The Uplifted Frontier.

Channel Risk.

Risk Mitigation and Asset Class Inclusion.

Conclusion.

Appendix.

References.

Chapter 5 The Efficient Frontier with Bonds as the Risk-Free Base.

The Equity Risk Premium.

Bond-Relative Alphas and Betas.

Risk Analysis.

Portfolio Level Analysis.

The Alpha Core.

Efficient Frontier Analysis.

The Alpha Effect.

Appendix.

Chapter 6 Expanding the Alpha Core.

Inherent Constraints on Alternative Assets.

Building an Alpha Core.

Maximum-Return Alpha Cores.

The Flower Diagram.

Expanding the Alpha Core.

Moving beyond Beta Domination.

Dual Active-Allocation Alphas.

Conclusion.

Chapter 7 Alpha-Driven Efficient Frontiers.

The Efficient Frontier in Alpha Space.

Increasing the Alpha Core Percentage.

Conclusion.

Chapter 8 The Societal Efficient Frontier.

Standard Efficient Frontiers.

The Swing Asset Frontier.

The Concept of a Societal Frontier.

Total Betas and the Diversification Paradox.

Dragon Risk Constraints and Climbing the Alpha Wall.

A Societal Frontier of Quantum Risk States.

Active Alphas and Other Risk-and-Return Tradeoffs.

Societal Gaps and Opportunities.

References.

Chapter 9 Equilibration.

Beta Domination and Constrained Alternatives.

Alpha Decay under Beta Domination.

Realized Returns versus Going-Forward Alphas.

Sharpe Ratio Decay.

Sequential Alpha Erosion.

Equilibration across the Societal Frontier.

References.

Chapter 10 Shortfall Risks and Efficient Frontiers.

Importance of Shortfall Risk in Portfolios.

Efficient Frontiers Using Fixed Alpha Cores.

Shortfall Probabilities.

Shortfall Regions in Risk-and-Return Space.

Shortfalls Relative to the Risk-Free Baseline.

Shortfall Probabilities along the Efficient Frontier.

Multiple Horizon Comparisons.

Appendix.

References.

Chapter 11 Convergence of Risks.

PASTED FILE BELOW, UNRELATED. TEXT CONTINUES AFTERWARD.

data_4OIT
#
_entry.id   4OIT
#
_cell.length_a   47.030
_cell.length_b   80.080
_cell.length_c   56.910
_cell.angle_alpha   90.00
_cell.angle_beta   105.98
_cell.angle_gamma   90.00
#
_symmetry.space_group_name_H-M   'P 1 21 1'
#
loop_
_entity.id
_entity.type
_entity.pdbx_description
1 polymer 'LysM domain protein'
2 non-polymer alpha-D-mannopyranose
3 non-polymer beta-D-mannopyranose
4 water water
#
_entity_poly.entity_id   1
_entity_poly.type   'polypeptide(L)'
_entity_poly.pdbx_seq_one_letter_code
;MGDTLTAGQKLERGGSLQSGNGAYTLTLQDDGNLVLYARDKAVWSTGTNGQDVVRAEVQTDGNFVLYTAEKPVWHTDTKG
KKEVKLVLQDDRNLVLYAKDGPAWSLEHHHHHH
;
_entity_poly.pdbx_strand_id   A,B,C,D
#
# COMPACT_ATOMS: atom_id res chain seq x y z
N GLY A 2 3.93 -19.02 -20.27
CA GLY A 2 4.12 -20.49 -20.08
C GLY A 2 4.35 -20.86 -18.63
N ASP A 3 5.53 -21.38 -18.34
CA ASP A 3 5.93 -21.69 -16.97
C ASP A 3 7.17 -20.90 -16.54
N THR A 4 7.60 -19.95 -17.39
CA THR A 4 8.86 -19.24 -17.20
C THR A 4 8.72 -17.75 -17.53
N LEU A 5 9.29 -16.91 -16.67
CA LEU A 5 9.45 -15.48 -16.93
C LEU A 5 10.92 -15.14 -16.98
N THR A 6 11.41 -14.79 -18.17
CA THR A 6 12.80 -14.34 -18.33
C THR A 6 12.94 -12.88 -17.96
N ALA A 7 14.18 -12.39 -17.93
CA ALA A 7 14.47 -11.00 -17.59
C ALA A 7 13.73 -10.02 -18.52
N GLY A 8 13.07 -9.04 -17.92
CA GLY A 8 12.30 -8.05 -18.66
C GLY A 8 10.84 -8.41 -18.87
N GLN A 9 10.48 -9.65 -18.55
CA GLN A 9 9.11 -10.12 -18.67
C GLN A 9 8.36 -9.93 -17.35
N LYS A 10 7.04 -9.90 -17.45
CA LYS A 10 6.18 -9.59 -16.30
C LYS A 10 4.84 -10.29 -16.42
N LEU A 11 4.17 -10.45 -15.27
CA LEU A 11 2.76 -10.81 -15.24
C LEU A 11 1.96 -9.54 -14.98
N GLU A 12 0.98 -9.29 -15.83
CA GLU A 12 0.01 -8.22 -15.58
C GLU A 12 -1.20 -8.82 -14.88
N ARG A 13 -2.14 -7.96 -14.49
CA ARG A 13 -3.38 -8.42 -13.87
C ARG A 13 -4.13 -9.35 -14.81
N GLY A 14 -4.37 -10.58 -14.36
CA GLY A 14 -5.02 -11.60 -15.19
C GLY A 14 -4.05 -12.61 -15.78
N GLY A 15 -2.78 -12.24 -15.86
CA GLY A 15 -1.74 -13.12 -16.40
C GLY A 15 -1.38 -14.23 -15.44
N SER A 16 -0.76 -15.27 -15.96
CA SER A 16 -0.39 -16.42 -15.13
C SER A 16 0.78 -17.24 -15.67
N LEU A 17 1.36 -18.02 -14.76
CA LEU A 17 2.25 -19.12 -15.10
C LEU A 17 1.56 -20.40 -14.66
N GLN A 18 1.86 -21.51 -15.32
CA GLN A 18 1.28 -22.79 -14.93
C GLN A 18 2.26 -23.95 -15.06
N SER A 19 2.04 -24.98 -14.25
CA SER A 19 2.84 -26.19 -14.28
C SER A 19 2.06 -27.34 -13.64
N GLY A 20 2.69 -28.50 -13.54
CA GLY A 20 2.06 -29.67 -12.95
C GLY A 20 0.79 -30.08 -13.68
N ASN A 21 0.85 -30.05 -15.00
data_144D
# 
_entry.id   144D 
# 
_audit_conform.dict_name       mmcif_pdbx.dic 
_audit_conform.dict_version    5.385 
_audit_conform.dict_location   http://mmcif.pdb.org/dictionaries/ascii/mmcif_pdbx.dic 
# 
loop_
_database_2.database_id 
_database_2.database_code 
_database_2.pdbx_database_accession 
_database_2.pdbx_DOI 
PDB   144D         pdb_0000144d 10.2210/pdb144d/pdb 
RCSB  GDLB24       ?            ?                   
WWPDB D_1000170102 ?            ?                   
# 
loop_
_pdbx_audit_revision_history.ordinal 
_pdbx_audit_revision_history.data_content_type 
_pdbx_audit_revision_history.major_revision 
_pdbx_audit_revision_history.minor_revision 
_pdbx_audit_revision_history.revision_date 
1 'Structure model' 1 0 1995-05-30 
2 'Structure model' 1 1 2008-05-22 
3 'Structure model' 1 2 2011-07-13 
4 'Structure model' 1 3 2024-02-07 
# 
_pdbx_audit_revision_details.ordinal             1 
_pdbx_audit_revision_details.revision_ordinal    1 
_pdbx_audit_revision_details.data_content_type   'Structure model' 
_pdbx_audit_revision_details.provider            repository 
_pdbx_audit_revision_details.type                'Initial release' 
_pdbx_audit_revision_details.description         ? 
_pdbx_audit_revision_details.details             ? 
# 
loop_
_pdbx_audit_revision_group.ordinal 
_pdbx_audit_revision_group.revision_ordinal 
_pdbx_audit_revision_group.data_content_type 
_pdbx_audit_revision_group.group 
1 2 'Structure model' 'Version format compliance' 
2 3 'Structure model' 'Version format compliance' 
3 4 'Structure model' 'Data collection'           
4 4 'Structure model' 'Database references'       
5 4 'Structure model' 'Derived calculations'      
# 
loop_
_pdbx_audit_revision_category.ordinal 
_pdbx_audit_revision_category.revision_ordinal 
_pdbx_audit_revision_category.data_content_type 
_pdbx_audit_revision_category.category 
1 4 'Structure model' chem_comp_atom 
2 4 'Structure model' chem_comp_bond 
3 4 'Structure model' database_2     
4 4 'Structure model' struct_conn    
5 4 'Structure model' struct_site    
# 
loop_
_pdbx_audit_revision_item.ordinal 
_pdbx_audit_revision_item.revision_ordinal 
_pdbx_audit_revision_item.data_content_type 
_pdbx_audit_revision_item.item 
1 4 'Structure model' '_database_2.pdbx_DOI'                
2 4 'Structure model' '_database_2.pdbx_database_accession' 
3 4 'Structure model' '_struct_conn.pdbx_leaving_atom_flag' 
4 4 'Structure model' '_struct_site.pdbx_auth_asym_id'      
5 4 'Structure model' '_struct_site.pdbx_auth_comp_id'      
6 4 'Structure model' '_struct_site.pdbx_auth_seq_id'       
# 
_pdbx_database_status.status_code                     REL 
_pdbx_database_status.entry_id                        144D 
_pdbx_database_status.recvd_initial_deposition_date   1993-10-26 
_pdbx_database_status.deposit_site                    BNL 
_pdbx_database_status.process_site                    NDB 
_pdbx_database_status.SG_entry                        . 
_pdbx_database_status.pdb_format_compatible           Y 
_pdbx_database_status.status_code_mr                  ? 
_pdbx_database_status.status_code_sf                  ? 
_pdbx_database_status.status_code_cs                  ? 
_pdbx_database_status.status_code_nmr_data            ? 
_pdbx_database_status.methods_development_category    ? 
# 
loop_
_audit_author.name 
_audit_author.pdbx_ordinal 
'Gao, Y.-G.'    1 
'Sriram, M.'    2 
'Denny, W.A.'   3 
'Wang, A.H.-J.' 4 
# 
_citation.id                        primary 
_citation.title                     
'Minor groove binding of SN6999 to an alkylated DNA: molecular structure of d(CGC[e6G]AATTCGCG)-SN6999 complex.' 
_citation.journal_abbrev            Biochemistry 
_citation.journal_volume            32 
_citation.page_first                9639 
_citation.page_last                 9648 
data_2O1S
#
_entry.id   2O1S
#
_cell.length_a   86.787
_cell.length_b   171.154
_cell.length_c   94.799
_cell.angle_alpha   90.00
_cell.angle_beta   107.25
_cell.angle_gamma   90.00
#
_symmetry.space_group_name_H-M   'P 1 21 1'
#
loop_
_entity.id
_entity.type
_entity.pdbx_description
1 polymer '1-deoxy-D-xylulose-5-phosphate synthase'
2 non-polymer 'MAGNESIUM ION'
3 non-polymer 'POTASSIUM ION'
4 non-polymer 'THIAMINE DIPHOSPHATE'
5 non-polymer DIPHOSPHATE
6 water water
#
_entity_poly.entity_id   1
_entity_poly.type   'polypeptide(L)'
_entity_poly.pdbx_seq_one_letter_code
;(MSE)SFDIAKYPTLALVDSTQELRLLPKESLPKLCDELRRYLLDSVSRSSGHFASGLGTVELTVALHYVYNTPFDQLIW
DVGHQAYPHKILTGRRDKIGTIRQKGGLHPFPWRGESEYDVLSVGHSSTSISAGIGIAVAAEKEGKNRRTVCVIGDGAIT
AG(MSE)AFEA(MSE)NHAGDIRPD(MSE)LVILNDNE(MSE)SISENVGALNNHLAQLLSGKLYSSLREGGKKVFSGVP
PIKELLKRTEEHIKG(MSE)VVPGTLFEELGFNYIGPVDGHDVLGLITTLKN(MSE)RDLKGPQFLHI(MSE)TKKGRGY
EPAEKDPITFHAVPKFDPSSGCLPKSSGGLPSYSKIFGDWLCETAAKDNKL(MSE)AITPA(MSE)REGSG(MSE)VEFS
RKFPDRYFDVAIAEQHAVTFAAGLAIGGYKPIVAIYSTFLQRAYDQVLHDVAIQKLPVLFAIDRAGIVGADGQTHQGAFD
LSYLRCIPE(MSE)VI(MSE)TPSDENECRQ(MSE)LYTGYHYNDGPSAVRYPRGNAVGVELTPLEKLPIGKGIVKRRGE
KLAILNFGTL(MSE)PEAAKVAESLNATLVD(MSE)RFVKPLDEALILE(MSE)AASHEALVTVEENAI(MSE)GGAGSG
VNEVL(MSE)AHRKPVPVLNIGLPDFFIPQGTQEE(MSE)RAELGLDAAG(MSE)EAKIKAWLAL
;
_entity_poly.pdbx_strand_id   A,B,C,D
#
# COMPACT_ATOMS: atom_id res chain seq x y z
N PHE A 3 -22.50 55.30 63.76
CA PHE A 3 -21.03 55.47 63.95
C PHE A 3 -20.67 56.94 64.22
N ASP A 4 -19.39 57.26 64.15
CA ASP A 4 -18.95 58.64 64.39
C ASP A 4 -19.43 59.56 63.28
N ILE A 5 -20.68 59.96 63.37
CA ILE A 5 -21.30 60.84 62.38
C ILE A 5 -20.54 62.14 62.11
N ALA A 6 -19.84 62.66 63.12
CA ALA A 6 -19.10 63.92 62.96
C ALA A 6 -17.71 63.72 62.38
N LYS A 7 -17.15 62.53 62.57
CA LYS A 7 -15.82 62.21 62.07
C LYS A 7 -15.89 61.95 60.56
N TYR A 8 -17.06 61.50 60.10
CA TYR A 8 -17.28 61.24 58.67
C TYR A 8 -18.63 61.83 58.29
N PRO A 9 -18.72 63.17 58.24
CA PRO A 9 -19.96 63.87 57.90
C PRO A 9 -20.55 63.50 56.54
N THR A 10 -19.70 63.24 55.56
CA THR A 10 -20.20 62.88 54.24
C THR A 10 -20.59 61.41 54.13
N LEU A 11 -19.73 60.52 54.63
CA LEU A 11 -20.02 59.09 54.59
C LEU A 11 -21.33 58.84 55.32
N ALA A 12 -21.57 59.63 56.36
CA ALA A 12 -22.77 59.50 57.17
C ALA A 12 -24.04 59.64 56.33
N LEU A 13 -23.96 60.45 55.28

End-of-Period Shortfall Probabilities.

Within-Period Stop-Loss Probabilities.

High Watermark Shortfalls.

Changing the Thresholds and Horizons.

Shortfall Probabilities along the Efficient Frontier.

Acceptable Risk-and-Return Regions.

Conclusion.

References.

Chapter 12 Active Alphas: Bound, Portable, and Integrated.

Allocation Alphas.

Active Alphas.

Portable Alphas.

Bound-Active Alphas.

Integrated Alphas.

Risk Budgets.

Expanding the Active Universe.

Shifting Policy Portfolios.

Conclusion.

References.

Chapter 13 Beta-Based Performance Analysis.

Active versus Passive Alphas.

Decomposition of Benchmark Return.

Relative Return Analysis.

Actives Alphas without Reweighting.

Overweighting Active Alphas.

Adding a New Asset Class.

Beta Neutralization.

Analyzing Historical Performance.

Conclusion.

Chapter 14 Real Return Tents and Equity Durations.

P/E Ratios and Nominal Interest Rates.

P/E Ratios and Equity Duration.

Inflation versus Real Rate Effects.

Spread-Driven DDM's.

P/E Ratios versus Inflation.

P/E Ratios versus Real Rates.

Conclusion.

References.

PART THREE Theoretical and Empirical Stress Betas.

Chapter 15 Stress Betas and Correlation Tightening.

Portfolio Convexity Effects.

Stress Correlations of 1.

Residual Volatility Constant.

Varying Residual Volatilities.

Conclusion.

Appendix.

References.